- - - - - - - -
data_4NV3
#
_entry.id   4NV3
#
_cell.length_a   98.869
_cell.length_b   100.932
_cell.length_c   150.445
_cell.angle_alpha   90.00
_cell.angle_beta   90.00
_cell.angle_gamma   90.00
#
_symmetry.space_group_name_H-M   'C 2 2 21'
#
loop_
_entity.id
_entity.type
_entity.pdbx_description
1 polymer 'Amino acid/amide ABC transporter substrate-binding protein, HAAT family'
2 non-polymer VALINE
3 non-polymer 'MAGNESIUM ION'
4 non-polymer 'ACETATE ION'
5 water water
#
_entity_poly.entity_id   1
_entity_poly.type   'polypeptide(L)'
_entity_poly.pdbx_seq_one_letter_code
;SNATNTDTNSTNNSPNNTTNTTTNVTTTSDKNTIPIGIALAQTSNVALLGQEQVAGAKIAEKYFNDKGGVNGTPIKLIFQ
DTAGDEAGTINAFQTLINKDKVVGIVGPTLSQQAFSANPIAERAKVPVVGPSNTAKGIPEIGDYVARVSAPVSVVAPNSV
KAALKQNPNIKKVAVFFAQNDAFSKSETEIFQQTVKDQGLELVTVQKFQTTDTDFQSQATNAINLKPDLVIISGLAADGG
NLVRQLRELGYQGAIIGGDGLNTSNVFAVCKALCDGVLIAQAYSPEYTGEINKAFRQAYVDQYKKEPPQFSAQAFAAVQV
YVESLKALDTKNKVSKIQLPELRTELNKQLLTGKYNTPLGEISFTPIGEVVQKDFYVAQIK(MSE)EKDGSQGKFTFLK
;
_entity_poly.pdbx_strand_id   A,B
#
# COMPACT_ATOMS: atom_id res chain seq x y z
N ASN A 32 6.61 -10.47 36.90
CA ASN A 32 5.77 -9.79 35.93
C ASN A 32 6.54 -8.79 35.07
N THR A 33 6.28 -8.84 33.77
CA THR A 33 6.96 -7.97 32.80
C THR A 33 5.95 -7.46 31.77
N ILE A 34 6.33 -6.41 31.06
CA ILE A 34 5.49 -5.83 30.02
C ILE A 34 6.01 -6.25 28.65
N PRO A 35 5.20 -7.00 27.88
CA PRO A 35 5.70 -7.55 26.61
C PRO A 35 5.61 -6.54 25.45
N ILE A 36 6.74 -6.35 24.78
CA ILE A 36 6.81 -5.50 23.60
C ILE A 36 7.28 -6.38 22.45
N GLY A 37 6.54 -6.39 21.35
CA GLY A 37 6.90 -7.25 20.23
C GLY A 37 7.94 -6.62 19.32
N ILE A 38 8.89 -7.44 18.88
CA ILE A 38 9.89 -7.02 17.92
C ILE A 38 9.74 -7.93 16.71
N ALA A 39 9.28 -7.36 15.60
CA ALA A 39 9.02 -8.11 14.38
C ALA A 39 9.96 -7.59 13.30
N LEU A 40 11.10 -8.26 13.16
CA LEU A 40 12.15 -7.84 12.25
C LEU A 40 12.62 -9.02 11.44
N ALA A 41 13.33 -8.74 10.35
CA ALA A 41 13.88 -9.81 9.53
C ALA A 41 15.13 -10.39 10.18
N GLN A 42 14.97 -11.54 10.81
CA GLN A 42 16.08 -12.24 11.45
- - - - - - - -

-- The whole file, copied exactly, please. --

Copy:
data_4NV3
#
_entry.id   4NV3
#
_cell.length_a   98.869
_cell.length_b   100.932
_cell.length_c   150.445
_cell.angle_alpha   90.00
_cell.angle_beta   90.00
_cell.angle_gamma   90.00
#
_symmetry.space_group_name_H-M   'C 2 2 21'
#
loop_
_entity.id
_entity.type
_entity.pdbx_description
1 polymer 'Amino acid/amide ABC transporter substrate-binding protein, HAAT family'
2 non-polymer VALINE
3 non-polymer 'MAGNESIUM ION'
4 non-polymer 'ACETATE ION'
5 water water
#
_entity_poly.entity_id   1
_entity_poly.type   'polypeptide(L)'
_entity_poly.pdbx_seq_one_letter_code
;SNATNTDTNSTNNSPNNTTNTTTNVTTTSDKNTIPIGIALAQTSNVALLGQEQVAGAKIAEKYFNDKGGVNGTPIKLIFQ
DTAGDEAGTINAFQTLINKDKVVGIVGPTLSQQAFSANPIAERAKVPVVGPSNTAKGIPEIGDYVARVSAPVSVVAPNSV
KAALKQNPNIKKVAVFFAQNDAFSKSETEIFQQTVKDQGLELVTVQKFQTTDTDFQSQATNAINLKPDLVIISGLAADGG
NLVRQLRELGYQGAIIGGDGLNTSNVFAVCKALCDGVLIAQAYSPEYTGEINKAFRQAYVDQYKKEPPQFSAQAFAAVQV
YVESLKALDTKNKVSKIQLPELRTELNKQLLTGKYNTPLGEISFTPIGEVVQKDFYVAQIK(MSE)EKDGSQGKFTFLK
;
_entity_poly.pdbx_strand_id   A,B
#
# COMPACT_ATOMS: atom_id res chain seq x y z
N ASN A 32 6.61 -10.47 36.90
CA ASN A 32 5.77 -9.79 35.93
C ASN A 32 6.54 -8.79 35.07
N THR A 33 6.28 -8.84 33.77
CA THR A 33 6.96 -7.97 32.80
C THR A 33 5.95 -7.46 31.77
N ILE A 34 6.33 -6.41 31.06
CA ILE A 34 5.49 -5.83 30.02
C ILE A 34 6.01 -6.25 28.65
N PRO A 35 5.20 -7.00 27.88
CA PRO A 35 5.70 -7.55 26.61
C PRO A 35 5.61 -6.54 25.45
N ILE A 36 6.74 -6.35 24.78
CA ILE A 36 6.81 -5.50 23.60
C ILE A 36 7.28 -6.38 22.45
N GLY A 37 6.54 -6.39 21.35
CA GLY A 37 6.90 -7.25 20.23
C GLY A 37 7.94 -6.62 19.32
N ILE A 38 8.89 -7.44 18.88
CA ILE A 38 9.89 -7.02 17.92
C ILE A 38 9.74 -7.93 16.71
N ALA A 39 9.28 -7.36 15.60
CA ALA A 39 9.02 -8.11 14.38
C ALA A 39 9.96 -7.59 13.30
N LEU A 40 11.10 -8.26 13.16
CA LEU A 40 12.15 -7.84 12.25
C LEU A 40 12.62 -9.02 11.44
N ALA A 41 13.33 -8.74 10.35
CA ALA A 41 13.88 -9.81 9.53
C ALA A 41 15.13 -10.39 10.18
N GLN A 42 14.97 -11.54 10.81
CA GLN A 42 16.08 -12.24 11.45